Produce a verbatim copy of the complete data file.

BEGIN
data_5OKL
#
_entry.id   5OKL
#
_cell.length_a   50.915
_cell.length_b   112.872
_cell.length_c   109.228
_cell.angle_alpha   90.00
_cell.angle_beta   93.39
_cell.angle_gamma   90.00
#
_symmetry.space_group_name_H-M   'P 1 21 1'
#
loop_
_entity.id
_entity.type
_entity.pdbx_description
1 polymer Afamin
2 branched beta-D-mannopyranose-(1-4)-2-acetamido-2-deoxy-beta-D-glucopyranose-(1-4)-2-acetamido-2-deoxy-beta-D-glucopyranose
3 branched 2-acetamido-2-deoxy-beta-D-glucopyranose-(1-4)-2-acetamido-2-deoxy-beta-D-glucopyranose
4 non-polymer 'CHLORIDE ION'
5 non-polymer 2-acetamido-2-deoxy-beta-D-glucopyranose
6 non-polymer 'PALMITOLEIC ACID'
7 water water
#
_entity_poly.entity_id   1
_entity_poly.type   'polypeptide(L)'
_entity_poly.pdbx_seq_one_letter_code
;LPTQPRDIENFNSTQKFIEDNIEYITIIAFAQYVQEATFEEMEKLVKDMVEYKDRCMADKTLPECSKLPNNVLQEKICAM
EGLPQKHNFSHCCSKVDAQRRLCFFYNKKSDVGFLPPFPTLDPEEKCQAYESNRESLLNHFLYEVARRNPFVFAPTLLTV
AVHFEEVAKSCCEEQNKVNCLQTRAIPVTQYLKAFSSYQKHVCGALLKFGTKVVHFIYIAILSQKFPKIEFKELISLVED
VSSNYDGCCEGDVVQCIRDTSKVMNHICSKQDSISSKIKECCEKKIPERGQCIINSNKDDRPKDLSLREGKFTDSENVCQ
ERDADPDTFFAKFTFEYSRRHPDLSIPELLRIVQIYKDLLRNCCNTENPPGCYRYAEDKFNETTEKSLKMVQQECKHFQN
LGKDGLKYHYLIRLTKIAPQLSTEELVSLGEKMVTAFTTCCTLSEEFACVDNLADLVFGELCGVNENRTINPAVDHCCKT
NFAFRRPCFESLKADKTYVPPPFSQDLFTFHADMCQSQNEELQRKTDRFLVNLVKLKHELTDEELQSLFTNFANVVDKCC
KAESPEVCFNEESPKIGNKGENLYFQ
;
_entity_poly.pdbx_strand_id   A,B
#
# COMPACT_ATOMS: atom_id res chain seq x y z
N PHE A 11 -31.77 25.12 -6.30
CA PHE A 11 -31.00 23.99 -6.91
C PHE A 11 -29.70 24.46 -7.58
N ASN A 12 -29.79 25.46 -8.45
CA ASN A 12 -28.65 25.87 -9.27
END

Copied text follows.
data_5OKL
#
_entry.id   5OKL
#
_cell.length_a   50.915
_cell.length_b   112.872
_cell.length_c   109.228
_cell.angle_alpha   90.00
_cell.angle_beta   93.39
_cell.angle_gamma   90.00
#
_symmetry.space_group_name_H-M   'P 1 21 1'
#
loop_
_entity.id
_entity.type
_entity.pdbx_description
1 polymer Afamin
2 branched beta-D-mannopyranose-(1-4)-2-acetamido-2-deoxy-beta-D-glucopyranose-(1-4)-2-acetamido-2-deoxy-beta-D-glucopyranose
3 branched 2-acetamido-2-deoxy-beta-D-glucopyranose-(1-4)-2-acetamido-2-deoxy-beta-D-glucopyranose
4 non-polymer 'CHLORIDE ION'
5 non-polymer 2-acetamido-2-deoxy-beta-D-glucopyranose
6 non-polymer 'PALMITOLEIC ACID'
7 water water
#
_entity_poly.entity_id   1
_entity_poly.type   'polypeptide(L)'
_entity_poly.pdbx_seq_one_letter_code
;LPTQPRDIENFNSTQKFIEDNIEYITIIAFAQYVQEATFEEMEKLVKDMVEYKDRCMADKTLPECSKLPNNVLQEKICAM
EGLPQKHNFSHCCSKVDAQRRLCFFYNKKSDVGFLPPFPTLDPEEKCQAYESNRESLLNHFLYEVARRNPFVFAPTLLTV
AVHFEEVAKSCCEEQNKVNCLQTRAIPVTQYLKAFSSYQKHVCGALLKFGTKVVHFIYIAILSQKFPKIEFKELISLVED
VSSNYDGCCEGDVVQCIRDTSKVMNHICSKQDSISSKIKECCEKKIPERGQCIINSNKDDRPKDLSLREGKFTDSENVCQ
ERDADPDTFFAKFTFEYSRRHPDLSIPELLRIVQIYKDLLRNCCNTENPPGCYRYAEDKFNETTEKSLKMVQQECKHFQN
LGKDGLKYHYLIRLTKIAPQLSTEELVSLGEKMVTAFTTCCTLSEEFACVDNLADLVFGELCGVNENRTINPAVDHCCKT
NFAFRRPCFESLKADKTYVPPPFSQDLFTFHADMCQSQNEELQRKTDRFLVNLVKLKHELTDEELQSLFTNFANVVDKCC
KAESPEVCFNEESPKIGNKGENLYFQ
;
_entity_poly.pdbx_strand_id   A,B
#
# COMPACT_ATOMS: atom_id res chain seq x y z
N PHE A 11 -31.77 25.12 -6.30
CA PHE A 11 -31.00 23.99 -6.91
C PHE A 11 -29.70 24.46 -7.58
N ASN A 12 -29.79 25.46 -8.45
CA ASN A 12 -28.65 25.87 -9.27